Controversy follows Deen's diabetes campaign

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Novo Nordisk is courting controversy with a Victoza-branded type 2 diabetes education campaign featuring Southern-fried celebrity chef Paula Deen and her sons.

As part of the company's Diabetes in a New Light campaign, Deen revealed that she was diagnosed with the disease three years ago, telling the Today Show's Al Roker: “I'm here today to let the world know that this is not a death sentence.”

Deen and her sons, Bobby and Jamie Deen, feature in the campaign site, DiabetesinaNewLight.com, fans can download recipes and sign up for emails with monthly recipes and tips on managing diabetes. The Deens will also be in a national ad campaign that launches January 25 in print. The aim is to help newly-diagnosed sufferers through the shock of lifestyle changes.

“When you're first diagnosed, you have to start exercising regularly and to change the way you eat,” said a spokeswoman. “It feels like you have to overhaul your entire life, and that can be counterproductive, and sometimes people don't address their diabetes as quickly as they should.”

Content will also be integrated into the brand's professional site, Victozapro.com, and Deen's sons will tour ADA expos over the next few months. The brothers blog about healthiery versions of Southern fare at DeenBros.com, and Bobby Deen has a new Cooking Channel show, Not My Mama's Meals, that debuted earlier this month.

Paula Deen has been criticized in the past for whipping up the sort of heavy, fatty dishes that have made the South Ground Zero for America's diabetes epidemic. Rival celebuchef Anthony Bourdain, who has called her “the worst, most dangerous person in America,” blasted Deen's disclosure in an interview with the blog Eater: “When your signature dish is hamburger in between a doughnut, and you've been cheerfully selling this stuff knowing all along that you've got Type 2 Diabetes... It's in bad taste if nothing else.”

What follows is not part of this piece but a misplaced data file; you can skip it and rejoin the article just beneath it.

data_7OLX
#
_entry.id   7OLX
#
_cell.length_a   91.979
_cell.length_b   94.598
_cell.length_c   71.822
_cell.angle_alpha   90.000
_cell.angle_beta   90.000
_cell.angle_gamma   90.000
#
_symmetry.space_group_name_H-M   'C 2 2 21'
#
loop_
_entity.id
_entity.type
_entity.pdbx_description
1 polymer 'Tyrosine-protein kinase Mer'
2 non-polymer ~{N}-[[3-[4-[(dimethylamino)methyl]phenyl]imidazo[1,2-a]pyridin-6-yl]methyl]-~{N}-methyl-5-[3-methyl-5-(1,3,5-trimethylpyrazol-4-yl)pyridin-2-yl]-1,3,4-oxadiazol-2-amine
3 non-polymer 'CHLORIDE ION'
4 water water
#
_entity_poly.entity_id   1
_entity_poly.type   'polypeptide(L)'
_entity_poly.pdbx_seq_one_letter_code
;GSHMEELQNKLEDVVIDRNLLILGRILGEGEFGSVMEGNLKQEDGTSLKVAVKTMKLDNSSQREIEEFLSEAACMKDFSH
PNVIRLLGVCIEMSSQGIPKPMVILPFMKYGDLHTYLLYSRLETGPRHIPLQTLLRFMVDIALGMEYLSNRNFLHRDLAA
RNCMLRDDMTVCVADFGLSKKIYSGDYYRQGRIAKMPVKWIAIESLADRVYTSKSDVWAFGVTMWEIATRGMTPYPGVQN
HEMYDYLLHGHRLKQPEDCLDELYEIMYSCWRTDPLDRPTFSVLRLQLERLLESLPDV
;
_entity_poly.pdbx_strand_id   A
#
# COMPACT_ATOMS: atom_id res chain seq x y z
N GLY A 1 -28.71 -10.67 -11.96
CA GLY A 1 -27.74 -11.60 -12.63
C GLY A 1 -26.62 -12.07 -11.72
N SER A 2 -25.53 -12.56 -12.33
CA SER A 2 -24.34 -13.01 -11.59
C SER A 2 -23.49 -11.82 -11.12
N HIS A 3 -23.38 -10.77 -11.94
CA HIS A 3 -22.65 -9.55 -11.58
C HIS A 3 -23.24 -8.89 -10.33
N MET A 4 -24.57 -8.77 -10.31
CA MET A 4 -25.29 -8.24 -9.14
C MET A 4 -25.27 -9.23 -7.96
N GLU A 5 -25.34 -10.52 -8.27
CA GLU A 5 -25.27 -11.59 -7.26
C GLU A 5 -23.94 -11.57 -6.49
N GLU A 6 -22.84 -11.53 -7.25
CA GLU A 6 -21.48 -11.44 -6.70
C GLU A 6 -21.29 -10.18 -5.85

“I said, ‘I'm gonna keep this close to my chest for the time being, because I had to figure things out in my own head,” Deen told Roker. “I wanted to bring something to the table when I came forward.”

Deen conceded that her recipes aren't the most diabetes-friendly but stressed that other factors, including lifestyle, genetics, stress and age, may play a role and said she'd always urged moderation.

Novo approached Deen in April, not knowing she'd been diagnosed with diabetes but scouting for foodies with a connection to the disease.

“When we met with her the first time, she said, ‘How did you know I had diabetes,'” said the Novo spokeswoman, adding that Deen had been looking for a way to answer demand from fans for more diabetes-friendly recipes. The company anticipated some controversy, she said.

“We concluded that the benefit to patients outweighed the risks. She has such a loyal following and people love her food. The need for diabetes-friendly recipes is not being met. The ones that are out there are often not culturally-appropriate. The bulk of people with diabetes live in the South and like Southern cooking.”
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